To frame this conversation, I would like to remind you of the Torah story that we read for this holiday. It is the Akedah, the binding of Isaac. In it, G-d decides to test Abraham, and tells him to bring his beloved son Isaac to a place G-d will indicate for a sacrifice, and offer him up. Abraham does this, bringing Isaac, who asks at one moment what will be sacrificed, and is given an ambiguous answer. The two (and the two servants) walk on together, Abraham and Isaac as one, arriving at this place, and then Abraham proceeds to prepare to sacrifice Isaac. Abraham is stopped by an angel (a malach or messenger), and directed to offer instead a ram caught in a thicket. Then, we read, Abraham returns home. No mention of Isaac. ….

Turning to the questions raised here.

1. What makes life worth living for you? In other words, what gives purpose and meaning to what you do?

What is it that motivates you? What is it that you value? How do you measure success and self-worth? For some it is all about money, or acclaim and fame. For many it is respect and acknowledgement of their worth. I would suggest that for most of us it is love and belonging – belonging to family, to community, and sometimes to larger things or groups.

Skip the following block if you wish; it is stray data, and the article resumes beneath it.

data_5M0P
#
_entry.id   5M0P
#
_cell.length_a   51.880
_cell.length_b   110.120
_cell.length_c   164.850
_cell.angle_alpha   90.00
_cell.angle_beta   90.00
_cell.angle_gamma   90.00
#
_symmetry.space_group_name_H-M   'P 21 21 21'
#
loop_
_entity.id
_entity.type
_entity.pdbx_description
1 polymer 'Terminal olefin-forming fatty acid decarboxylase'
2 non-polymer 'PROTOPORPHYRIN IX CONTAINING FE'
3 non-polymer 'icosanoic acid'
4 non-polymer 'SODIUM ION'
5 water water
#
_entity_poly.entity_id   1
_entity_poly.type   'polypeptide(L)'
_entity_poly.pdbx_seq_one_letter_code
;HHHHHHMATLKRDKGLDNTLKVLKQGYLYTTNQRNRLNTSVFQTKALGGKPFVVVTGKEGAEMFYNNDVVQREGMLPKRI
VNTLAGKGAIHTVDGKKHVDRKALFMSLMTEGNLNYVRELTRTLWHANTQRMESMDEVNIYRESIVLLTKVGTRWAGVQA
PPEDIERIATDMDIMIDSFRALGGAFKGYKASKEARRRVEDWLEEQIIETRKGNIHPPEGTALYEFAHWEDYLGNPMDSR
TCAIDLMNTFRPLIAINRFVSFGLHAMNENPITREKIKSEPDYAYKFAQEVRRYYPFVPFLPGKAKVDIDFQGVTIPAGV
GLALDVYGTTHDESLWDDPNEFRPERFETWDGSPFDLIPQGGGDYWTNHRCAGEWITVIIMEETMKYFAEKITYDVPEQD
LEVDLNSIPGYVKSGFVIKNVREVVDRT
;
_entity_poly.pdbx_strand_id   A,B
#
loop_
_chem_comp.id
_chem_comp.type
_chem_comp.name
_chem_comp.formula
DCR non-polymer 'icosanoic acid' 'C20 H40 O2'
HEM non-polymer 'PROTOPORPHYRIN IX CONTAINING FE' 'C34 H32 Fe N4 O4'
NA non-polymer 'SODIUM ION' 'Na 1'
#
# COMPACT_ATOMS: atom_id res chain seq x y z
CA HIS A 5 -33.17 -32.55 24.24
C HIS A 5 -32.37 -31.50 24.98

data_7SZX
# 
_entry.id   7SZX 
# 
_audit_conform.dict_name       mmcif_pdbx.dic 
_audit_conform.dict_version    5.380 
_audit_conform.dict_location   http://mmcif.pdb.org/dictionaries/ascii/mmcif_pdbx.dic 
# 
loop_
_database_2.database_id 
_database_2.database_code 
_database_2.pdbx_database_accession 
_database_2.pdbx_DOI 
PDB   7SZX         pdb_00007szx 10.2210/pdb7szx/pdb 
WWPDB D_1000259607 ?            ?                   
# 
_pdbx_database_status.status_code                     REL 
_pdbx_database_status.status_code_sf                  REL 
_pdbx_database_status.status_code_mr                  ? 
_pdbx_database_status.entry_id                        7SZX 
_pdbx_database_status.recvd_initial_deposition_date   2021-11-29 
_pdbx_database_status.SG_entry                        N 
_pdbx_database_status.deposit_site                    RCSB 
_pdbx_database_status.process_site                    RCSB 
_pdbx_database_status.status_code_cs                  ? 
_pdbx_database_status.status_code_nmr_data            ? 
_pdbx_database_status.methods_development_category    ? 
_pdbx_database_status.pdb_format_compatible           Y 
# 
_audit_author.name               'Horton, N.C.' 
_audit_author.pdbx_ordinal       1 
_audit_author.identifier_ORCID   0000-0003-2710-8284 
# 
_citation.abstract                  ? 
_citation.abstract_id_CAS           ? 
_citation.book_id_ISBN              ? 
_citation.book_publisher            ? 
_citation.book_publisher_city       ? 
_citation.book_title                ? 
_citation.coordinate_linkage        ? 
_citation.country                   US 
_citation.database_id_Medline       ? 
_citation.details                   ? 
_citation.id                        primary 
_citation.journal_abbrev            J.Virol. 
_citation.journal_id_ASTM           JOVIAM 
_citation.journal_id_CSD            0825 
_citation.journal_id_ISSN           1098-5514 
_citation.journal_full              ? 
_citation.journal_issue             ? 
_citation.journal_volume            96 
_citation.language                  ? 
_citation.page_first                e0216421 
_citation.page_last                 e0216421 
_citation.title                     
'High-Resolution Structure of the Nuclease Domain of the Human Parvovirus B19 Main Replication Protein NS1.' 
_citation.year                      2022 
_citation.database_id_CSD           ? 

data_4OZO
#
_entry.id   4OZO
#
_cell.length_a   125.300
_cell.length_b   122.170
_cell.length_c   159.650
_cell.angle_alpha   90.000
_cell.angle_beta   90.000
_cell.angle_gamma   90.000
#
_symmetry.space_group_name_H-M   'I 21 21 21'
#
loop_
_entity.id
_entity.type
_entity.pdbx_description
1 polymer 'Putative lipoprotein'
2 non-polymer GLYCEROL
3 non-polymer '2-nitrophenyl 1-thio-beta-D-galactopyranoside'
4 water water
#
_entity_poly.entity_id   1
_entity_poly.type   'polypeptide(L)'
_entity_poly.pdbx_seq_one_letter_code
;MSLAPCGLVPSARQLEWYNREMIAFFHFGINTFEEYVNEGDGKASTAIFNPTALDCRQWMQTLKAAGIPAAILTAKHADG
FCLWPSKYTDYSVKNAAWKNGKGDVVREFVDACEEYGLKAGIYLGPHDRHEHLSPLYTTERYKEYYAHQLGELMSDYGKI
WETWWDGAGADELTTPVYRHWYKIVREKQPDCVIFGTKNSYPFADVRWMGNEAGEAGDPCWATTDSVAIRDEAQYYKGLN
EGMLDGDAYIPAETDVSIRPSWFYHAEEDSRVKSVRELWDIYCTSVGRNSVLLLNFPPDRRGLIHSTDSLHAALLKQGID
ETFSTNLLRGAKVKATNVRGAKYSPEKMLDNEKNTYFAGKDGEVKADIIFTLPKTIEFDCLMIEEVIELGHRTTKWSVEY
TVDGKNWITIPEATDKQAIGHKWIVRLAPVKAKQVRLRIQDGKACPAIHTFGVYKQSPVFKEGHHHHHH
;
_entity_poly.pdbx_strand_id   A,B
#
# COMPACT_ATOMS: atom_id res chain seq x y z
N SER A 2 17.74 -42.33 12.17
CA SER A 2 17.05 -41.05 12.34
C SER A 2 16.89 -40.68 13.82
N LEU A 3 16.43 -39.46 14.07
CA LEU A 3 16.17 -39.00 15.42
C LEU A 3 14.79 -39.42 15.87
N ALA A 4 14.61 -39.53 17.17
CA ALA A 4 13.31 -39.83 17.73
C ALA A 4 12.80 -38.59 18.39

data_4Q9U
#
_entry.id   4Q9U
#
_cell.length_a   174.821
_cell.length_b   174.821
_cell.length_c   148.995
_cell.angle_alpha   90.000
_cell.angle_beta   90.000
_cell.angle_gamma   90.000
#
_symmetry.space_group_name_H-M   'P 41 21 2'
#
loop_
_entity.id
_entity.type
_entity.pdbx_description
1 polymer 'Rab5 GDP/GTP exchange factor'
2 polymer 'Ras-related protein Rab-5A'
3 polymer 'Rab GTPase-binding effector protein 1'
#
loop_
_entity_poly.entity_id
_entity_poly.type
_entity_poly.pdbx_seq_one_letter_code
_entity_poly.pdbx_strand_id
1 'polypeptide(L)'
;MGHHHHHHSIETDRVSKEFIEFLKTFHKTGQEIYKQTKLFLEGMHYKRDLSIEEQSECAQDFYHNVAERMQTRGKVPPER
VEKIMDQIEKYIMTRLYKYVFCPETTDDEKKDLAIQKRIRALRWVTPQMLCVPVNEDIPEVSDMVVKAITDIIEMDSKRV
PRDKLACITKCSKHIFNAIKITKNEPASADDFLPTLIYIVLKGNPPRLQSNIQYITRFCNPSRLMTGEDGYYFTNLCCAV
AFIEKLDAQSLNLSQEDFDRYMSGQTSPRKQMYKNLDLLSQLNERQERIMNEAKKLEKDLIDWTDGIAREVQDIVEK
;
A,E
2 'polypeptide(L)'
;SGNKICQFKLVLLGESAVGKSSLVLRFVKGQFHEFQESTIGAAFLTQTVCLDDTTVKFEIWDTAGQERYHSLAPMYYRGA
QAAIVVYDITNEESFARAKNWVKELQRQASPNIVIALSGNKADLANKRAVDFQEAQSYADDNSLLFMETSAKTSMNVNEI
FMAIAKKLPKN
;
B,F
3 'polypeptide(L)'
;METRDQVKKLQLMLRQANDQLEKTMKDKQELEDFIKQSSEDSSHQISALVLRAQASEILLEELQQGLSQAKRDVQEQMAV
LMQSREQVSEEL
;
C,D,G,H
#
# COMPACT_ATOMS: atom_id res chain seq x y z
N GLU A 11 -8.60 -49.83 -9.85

What is it that gets you moving each day, that motivates you to get out of bed and start? Looking at yourself, what did you find or decide is your motivation?

Looking at the story we read, we are told, and can see that Abraham loved G-d and sought to serve G-d with his whole heart and being, and all that he had. He ‘didn’t withhold’ anything – even his precious son, the link to the future and his legacy.

Isaac loved his father, perhaps even to the point of trusting him and turning over his own life to Abraham. It seems that both Abraham and Isaac are spurred by wishing to serve that which they love – they value G-d, or their parent, or the relationship with them.